How is Rubber made?

An Image of a man doing rubber extraction process in a tree

Rubber and its kinds

There are two basic kinds of rubber – Natural and Synthetic. Natural Rubber is obrained naturally from rubber trees and synthetic rubber is a man made product made from petroleum and related products.

Processing Natural Rubber

Processing natural rubber begins by collecting the latex fluid. This is done tapping the sap from the rubber trees. The latex is then filtered and packaged in drums which is then exported or processed. This is then made into sheets of latex rubber which is smoked. Latex is clumped by adding acid. This clumped fluid is then rolled into sheets in a mill. This is done so that water is remove and then the sheets are dried, smoked and exported. Chemical and heat treatment of the latex is done to pre-vulcanise it. Pre-vulcanised latex is easier to move around and can be reversed to regular rubber later by exposing it to some heat.

Image of the manufacturing process of synthetic rubber

Processing Synthetic Rubber

Petroleum-based chemicals are used to make Synthetic rubber polymers. This chemicals are clumped and dried for easy transportation. On reaching the manufacturing plant, the synthetic rubber polymers are mixed with some ingredients and the rubber is then pressed into sheets. These sheets are then cut into strips for further moulding and processing.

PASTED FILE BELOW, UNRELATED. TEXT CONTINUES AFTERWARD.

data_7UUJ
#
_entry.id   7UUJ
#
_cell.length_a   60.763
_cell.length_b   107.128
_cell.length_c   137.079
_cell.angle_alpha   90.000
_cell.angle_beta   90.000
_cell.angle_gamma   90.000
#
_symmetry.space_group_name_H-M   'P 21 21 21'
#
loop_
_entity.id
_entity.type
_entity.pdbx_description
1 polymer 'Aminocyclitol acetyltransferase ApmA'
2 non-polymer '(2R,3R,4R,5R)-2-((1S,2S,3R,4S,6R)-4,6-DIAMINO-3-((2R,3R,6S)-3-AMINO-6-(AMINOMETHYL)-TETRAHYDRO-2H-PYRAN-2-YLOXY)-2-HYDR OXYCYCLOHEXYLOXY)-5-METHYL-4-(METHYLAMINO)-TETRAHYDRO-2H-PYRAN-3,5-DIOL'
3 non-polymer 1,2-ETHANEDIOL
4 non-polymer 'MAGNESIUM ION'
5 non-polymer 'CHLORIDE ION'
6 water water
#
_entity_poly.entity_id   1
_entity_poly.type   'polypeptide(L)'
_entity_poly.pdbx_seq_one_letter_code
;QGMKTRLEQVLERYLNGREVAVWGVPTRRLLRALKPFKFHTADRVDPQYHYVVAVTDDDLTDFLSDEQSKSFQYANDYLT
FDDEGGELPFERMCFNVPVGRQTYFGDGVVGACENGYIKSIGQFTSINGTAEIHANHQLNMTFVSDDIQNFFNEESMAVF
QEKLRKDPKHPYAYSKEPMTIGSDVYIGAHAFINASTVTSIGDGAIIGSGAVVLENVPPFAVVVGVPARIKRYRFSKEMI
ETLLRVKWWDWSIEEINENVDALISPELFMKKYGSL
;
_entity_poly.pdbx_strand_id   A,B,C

There are three basic techniques for processing:

Extrusion: There is a long chamber in which rubber polymers are heated and mixed and then pushed out through an opening which is quite small. After this it is either vulcanised or cured. This process is popular when needed to make stands which are large, especially for compression moulding

Injection moulding: The rubber strips are heated and mechanically mixed in a chamber, forced under high pressure into a mould. The rubber is steam vulcanised in the mould and then cooled. Once cooled, the rubber product is removed from the mould.

Compression moulding: There is a mould around which rubber strips are compressed under pressure and later vulcanised to stick to the mould. Once it cools the product is separated from the mould

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